Saturday, 2 November 2013

The Spirit of Christ

The Promised Holy Spirit (Ephesians 1:3-14)

Ephesians chapter 1 gives us a helpful picture of the Godhead in the work of salvation. It is against this background, in the course of his work, that we come to understand the Holy Spirit.

When Jesus spoke of the Spirit he promised, “I will ask the Father, and he will give you another Helper, to be with you forever, even the Spirit of truth, whom the world cannot receive, because it neither sees him nor knows him. You know him, for he dwells with you and will be in you.” (John 14:16-17)

The Greek translated ‘another’ is allos, meaning another of the same kind. If Jesus had intended another of a different kind he would have said heteros. Last time, we saw how Jesus was there in the beginning, created ‘all things,’ is eternal and divine in nature and is to be given the same honour as the Father. Now, Jesus promises to send the Spirit, describing him (note ‘him’) as ‘another of the same kind.’ Here is the Christian God; Father, Son, and Holy Spirit.

The Spirit is variously known as The Holy Spirit, indicating his divinity (John 14:26); The Eternal Spirit, indicating his eternal nature (Hebrews 9:14); Lord, showing God’s glory and Lordship in the lives of Christians (2 Corinthians 3:17); Power of the Almighty, meaning the very power of God (Luke 1:35); God, for to lie to the Holy Spirit is to lie to God (Acts 5:1-4)…

The Spirit of Christ

The expression ‘the spirit of’ is used in the Bible to express similarity of nature. The Son of God is, by nature, God. The Spirit of Christ has the same nature as the Son, who has the same nature as the Father, he is the Spirit of God (Matthew 3:16) the Spirit of the Son (Galatians 4:6) the Spirit of Christ -

“You, however, are not in the flesh but in the Spirit, if in fact the Spirit of God dwells in you. Anyone who does not have the Spirit of Christ does not belong to him.” (Romans 8:9)

Note in this reference that he is ‘the Spirit of God’ and ‘the Spirit of Christ.’

In our Ephesians text we see all three, Father, Son, and Holy Spirit, working together in the salvation of mankind:

Verses 3—4 show us that the Father is the originator of our salvation. It was ‘He who chose in in him before the foundation of the world.’

Verses 4—12 show that Jesus is the one who makes it all possible.  ‘In him we have redemption through his blood, the forgiveness of our trespasses, according to the riches of his grace…’

And verses 13—14 show that the Holy Spirit is the one who equips and makes it real within the lives of God’s children who are ‘sealed with the promised Holy Spirit, who is the guarantee of our inheritance until we acquire possession of it, to the praise of his glory.’

The fullness of our salvation has not yet been fully revealed but it will come because of the Holy Spirit within our lives.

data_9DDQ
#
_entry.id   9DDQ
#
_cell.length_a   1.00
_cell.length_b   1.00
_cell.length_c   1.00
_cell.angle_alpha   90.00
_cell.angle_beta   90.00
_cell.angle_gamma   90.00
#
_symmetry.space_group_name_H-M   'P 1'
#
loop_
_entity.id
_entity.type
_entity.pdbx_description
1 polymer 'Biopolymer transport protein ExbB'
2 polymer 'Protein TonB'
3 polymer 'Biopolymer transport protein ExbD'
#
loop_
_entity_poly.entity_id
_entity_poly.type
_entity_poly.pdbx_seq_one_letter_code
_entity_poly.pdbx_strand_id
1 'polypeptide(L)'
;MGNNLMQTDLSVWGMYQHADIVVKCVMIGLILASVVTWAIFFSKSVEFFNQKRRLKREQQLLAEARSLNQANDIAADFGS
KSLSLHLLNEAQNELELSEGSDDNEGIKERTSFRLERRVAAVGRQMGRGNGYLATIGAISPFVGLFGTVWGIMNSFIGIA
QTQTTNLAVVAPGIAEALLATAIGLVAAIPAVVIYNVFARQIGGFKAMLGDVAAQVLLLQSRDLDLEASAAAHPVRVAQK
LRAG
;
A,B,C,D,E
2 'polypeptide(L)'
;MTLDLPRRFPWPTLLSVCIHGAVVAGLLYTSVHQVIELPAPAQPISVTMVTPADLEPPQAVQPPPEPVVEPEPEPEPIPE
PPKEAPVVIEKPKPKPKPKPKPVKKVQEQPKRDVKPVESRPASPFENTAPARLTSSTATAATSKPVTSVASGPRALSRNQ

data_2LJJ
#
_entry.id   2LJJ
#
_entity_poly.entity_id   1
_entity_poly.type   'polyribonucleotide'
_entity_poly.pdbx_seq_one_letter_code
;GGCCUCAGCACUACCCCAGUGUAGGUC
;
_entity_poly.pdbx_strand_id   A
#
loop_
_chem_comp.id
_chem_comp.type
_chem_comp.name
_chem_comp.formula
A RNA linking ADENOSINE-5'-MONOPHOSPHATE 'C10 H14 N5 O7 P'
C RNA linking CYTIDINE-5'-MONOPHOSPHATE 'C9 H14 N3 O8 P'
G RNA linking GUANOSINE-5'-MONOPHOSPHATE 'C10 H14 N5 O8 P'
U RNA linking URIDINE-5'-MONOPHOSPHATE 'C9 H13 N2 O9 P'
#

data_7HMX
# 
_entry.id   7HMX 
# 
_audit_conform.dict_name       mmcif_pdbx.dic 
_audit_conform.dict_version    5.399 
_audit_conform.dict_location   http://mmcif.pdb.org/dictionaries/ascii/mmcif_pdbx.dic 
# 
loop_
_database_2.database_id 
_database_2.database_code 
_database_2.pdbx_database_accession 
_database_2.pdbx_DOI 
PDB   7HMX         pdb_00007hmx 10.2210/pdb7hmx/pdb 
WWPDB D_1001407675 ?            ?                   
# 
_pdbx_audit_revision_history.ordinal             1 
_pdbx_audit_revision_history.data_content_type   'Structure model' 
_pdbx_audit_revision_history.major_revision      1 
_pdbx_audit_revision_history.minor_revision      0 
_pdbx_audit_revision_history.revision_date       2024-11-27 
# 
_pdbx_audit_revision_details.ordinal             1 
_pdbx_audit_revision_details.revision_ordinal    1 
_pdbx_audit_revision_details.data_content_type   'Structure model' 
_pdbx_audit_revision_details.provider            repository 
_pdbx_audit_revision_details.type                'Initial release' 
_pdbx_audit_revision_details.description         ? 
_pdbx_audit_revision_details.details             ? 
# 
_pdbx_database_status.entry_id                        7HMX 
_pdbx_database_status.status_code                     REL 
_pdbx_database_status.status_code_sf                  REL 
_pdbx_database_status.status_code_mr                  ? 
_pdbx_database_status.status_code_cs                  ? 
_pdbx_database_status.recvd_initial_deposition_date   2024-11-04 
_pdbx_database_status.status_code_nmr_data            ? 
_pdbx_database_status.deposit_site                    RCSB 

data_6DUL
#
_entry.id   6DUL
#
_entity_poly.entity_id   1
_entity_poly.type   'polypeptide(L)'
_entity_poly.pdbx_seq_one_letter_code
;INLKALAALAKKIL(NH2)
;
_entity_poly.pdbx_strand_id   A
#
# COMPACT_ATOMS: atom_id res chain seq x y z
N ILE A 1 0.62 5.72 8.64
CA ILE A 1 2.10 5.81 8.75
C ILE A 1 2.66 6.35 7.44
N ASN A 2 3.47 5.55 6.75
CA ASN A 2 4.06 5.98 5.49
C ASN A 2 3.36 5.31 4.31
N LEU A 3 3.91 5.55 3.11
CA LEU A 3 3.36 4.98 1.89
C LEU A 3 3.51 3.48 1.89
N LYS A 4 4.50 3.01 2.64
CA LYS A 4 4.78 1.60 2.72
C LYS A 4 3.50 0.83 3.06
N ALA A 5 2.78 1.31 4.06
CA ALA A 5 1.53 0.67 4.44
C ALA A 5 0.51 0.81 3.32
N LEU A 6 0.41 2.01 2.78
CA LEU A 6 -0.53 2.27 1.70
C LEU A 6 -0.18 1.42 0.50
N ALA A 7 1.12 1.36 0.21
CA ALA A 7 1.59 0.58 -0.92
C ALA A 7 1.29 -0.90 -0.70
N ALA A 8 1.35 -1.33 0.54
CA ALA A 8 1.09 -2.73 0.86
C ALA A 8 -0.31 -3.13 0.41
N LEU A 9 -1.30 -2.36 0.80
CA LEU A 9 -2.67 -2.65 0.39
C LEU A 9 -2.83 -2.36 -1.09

Gifts and Fruit

We may not always feel that we are filled to overflowing: the widow who spoke to Elisha certainly did not (2 Kings 4.) She had to be reminded that she had the small jar of oil tucked away in some dark cupboard. Then she was encouraged to use it under the direction of Elijah, and what a miracle! The small amount of oil became a house full. Oil in the Old Testament is a picture of the Holy Spirit. Sometimes we only have a small amount tucked away somewhere but we need to pour it out at the Lord’s command. We, too, will find it will keep pouring until the need is met.

The Holy Spirit also distributes gifts as he pleases (1 Corinthians 12:11). These enable us to bring the reality of the life of God to people in this world. When we see the Lord face to face we will not need the gifts, but until then they reveal God to people, and we should be seeking the Lord to release them through us.

‘The fruit of the Spirit is love, joy, peace, patience, kindness, goodness, faithfulness, gentleness, self-control; against such things there is no law.’ (Galatians 5:22-23)

Paul goes on to urge us, ‘If we live by the Spirit, let us also walk by the Spirit.’ (v.25)

Welcome the Holy Spirit into your life and give him the oppor­tunity to produce the fruits. Fruit is not just for you to hold and say how wonderful it looks. Fruit is to be tasted. Others will see the fruit of the Holy Spirit in you and will want to taste and see what it is.

Here is a remarkable truth. If you have believed and been saved it is because God chose you (vv 3-4), Jesus redeemed you according to God’s plan (vv 4-12), and the Holy Spirit sealed you in him as God’s possession, guaranteeing your inheritance in Christ (vv 13-14). We should exercise gifts and produce fruit according to the Spirit who gives them.

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